Colombian prosecutors would like to see U.S. authorities and companies importing gold take much more responsibility for their role in the illegal gold supply chain, the official says. “There is silence [from the U.S.], but there is a responsibility there to go further, and we haven’t seen that.”
Much of the gold imported by RMC and Metalor is used in everyday consumer goods in the United States and around the world, from cell phones and computers to medical equipment and jewelry.
According to Ariel Avila, a researcher from the Colombian think tank Peace and Reconciliation Foundation, the Goldex case is going to spark more debate and more stringent regulations. “North American companies that buy gold are going to have to be able to properly establish the origins of that gold,” he says.
The stink of corruption
While the Goldex case winds its way through Colombia’s criminal justice system in Antioquia, back in Cauca tensions are rising because of a new investigation by prosecutors into the latest suspect gold exporter, a company called Giraldo y Duque.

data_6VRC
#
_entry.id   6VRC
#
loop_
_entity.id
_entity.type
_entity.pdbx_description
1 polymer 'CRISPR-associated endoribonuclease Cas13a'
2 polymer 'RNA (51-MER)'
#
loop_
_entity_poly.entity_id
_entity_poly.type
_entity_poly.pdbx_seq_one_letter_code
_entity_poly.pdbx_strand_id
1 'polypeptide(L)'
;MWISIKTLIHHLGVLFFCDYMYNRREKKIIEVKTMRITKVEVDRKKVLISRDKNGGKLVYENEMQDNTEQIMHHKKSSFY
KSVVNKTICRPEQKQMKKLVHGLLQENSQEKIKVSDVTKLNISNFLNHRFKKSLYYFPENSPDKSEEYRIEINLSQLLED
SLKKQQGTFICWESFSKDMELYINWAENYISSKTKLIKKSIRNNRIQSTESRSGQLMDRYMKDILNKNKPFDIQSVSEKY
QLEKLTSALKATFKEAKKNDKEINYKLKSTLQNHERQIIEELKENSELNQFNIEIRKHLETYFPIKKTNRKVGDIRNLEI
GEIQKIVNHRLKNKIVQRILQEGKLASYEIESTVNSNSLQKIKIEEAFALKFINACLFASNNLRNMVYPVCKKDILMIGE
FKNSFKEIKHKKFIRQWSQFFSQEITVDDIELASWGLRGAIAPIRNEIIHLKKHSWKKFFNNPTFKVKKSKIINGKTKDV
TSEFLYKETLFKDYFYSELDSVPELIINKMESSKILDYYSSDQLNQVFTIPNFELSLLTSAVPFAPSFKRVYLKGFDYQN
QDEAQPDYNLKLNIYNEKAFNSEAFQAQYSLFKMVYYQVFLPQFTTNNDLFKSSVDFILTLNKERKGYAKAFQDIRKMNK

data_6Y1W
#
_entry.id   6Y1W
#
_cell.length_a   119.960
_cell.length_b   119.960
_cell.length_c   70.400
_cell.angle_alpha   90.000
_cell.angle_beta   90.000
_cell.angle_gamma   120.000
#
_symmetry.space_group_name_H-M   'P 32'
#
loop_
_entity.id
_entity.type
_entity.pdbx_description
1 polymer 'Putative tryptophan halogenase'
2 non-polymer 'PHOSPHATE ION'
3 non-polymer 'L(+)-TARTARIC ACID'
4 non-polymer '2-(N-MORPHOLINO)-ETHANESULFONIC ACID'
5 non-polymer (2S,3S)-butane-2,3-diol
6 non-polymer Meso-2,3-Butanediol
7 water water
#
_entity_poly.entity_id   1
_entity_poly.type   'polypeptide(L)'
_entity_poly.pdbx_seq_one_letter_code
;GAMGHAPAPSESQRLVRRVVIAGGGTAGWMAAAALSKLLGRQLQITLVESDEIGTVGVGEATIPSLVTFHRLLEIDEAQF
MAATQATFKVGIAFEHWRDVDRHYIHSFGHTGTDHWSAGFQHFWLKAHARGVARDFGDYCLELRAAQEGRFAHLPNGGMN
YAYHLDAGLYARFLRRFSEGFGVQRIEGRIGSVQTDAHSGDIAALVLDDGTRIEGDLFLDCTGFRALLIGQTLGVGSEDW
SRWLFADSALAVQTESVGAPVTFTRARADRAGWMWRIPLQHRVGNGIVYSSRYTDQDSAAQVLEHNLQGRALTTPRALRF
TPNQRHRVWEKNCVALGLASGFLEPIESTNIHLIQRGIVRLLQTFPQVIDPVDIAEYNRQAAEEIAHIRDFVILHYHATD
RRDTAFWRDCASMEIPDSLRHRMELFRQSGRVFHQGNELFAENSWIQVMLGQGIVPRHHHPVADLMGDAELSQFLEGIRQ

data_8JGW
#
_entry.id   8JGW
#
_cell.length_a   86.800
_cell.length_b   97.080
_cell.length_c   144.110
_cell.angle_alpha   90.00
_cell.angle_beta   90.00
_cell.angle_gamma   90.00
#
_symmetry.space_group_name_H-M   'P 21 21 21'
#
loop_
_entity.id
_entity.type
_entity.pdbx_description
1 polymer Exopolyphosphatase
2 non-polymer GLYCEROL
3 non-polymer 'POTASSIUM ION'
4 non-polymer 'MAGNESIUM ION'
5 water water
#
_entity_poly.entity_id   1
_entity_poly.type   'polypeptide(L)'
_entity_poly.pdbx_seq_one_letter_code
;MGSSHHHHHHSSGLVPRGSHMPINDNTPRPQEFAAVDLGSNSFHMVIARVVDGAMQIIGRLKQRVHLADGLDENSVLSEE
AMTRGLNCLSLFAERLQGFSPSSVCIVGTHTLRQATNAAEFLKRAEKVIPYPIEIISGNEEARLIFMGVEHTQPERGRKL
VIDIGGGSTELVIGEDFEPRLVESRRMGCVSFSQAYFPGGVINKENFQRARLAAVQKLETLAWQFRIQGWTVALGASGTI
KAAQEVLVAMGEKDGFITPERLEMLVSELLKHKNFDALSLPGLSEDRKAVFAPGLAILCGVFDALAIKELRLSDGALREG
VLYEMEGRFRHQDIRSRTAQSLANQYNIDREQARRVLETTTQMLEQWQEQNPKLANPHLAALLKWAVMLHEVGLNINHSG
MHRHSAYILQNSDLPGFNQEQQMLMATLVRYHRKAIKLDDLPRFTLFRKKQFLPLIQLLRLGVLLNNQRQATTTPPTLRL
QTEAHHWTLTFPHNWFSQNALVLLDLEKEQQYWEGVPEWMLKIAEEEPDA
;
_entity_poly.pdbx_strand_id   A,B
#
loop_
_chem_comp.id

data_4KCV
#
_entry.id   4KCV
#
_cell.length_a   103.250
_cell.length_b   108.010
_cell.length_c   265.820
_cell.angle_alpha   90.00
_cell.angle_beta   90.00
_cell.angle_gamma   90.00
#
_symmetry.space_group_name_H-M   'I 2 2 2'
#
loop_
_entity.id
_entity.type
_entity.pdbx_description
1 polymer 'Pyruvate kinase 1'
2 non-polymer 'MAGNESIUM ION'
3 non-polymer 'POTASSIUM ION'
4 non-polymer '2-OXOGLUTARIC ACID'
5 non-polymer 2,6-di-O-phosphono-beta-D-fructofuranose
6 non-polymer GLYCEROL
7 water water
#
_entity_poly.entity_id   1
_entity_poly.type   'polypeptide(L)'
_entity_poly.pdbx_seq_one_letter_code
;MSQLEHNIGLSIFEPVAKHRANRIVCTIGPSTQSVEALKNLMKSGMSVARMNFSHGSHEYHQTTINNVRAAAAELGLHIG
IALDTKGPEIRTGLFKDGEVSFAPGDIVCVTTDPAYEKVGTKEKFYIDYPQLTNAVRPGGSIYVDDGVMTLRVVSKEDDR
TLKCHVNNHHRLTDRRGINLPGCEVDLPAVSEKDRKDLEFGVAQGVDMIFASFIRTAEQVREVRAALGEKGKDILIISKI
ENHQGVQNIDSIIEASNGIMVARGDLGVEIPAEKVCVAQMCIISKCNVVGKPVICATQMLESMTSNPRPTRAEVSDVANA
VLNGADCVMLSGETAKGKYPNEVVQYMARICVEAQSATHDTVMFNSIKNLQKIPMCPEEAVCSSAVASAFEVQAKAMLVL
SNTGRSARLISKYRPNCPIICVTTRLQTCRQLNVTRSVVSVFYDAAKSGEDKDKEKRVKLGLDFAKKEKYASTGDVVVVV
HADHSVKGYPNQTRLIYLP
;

Suspicions about Giraldo y Duque were first raised by Sen. Ivan Cepeda, renowned for investigating the seedy underbelly of business and politics in Colombia. In February, Cepeda sent a letter to the prosecutor’s office calling for an investigation into the company’s operations. The letter highlighted Giraldo y Duque’s 532 percent growth in exports from 2008 to 2012 and its relationships with suspicious suppliers, which he compared to Goldex.
Over the period mentioned by Cepeda, Giraldo y Duque’s biggest customers were familiar names: Republic Metals Corp. and Metalor Technologies USA. In 2013, the company began operating from a free-trade zone in the town of Palmira in western Colombia. The export records for the tax-free gold shipments are not publicly available and the zone’s administration officers did not respond to requests for access. RMC denies it continues to receive gold from the company but refused to comment further.